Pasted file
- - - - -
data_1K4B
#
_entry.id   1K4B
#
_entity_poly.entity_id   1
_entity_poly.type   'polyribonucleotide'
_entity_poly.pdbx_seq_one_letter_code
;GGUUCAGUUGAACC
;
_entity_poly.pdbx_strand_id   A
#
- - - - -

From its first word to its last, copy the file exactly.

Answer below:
data_1K4B
#
_entry.id   1K4B
#
_entity_poly.entity_id   1
_entity_poly.type   'polyribonucleotide'
_entity_poly.pdbx_seq_one_letter_code
;GGUUCAGUUGAACC
;
_entity_poly.pdbx_strand_id   A
#